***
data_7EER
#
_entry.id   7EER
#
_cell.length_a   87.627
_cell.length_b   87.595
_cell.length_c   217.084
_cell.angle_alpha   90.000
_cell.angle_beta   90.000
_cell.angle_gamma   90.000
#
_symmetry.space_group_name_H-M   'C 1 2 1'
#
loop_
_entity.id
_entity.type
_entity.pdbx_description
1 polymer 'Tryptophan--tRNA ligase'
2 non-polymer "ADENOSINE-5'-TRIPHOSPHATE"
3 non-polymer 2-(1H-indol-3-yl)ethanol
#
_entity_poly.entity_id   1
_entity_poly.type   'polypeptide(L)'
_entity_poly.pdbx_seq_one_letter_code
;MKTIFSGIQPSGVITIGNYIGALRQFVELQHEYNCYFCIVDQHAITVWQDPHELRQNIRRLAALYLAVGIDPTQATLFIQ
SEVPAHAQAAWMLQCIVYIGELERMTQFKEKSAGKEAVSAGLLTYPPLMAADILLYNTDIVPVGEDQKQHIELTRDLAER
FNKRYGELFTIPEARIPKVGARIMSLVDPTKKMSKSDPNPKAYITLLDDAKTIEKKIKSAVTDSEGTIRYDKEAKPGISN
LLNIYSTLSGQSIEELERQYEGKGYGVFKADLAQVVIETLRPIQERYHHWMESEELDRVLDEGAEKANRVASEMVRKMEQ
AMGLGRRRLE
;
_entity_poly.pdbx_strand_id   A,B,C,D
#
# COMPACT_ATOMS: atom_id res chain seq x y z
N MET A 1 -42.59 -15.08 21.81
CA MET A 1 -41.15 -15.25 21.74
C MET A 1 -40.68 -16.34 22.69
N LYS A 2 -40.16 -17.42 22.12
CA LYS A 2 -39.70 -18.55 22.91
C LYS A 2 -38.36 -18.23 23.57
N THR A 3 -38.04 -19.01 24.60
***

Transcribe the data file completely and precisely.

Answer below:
data_7EER
#
_entry.id   7EER
#
_cell.length_a   87.627
_cell.length_b   87.595
_cell.length_c   217.084
_cell.angle_alpha   90.000
_cell.angle_beta   90.000
_cell.angle_gamma   90.000
#
_symmetry.space_group_name_H-M   'C 1 2 1'
#
loop_
_entity.id
_entity.type
_entity.pdbx_description
1 polymer 'Tryptophan--tRNA ligase'
2 non-polymer "ADENOSINE-5'-TRIPHOSPHATE"
3 non-polymer 2-(1H-indol-3-yl)ethanol
#
_entity_poly.entity_id   1
_entity_poly.type   'polypeptide(L)'
_entity_poly.pdbx_seq_one_letter_code
;MKTIFSGIQPSGVITIGNYIGALRQFVELQHEYNCYFCIVDQHAITVWQDPHELRQNIRRLAALYLAVGIDPTQATLFIQ
SEVPAHAQAAWMLQCIVYIGELERMTQFKEKSAGKEAVSAGLLTYPPLMAADILLYNTDIVPVGEDQKQHIELTRDLAER
FNKRYGELFTIPEARIPKVGARIMSLVDPTKKMSKSDPNPKAYITLLDDAKTIEKKIKSAVTDSEGTIRYDKEAKPGISN
LLNIYSTLSGQSIEELERQYEGKGYGVFKADLAQVVIETLRPIQERYHHWMESEELDRVLDEGAEKANRVASEMVRKMEQ
AMGLGRRRLE
;
_entity_poly.pdbx_strand_id   A,B,C,D
#
# COMPACT_ATOMS: atom_id res chain seq x y z
N MET A 1 -42.59 -15.08 21.81
CA MET A 1 -41.15 -15.25 21.74
C MET A 1 -40.68 -16.34 22.69
N LYS A 2 -40.16 -17.42 22.12
CA LYS A 2 -39.70 -18.55 22.91
C LYS A 2 -38.36 -18.23 23.57
N THR A 3 -38.04 -19.01 24.60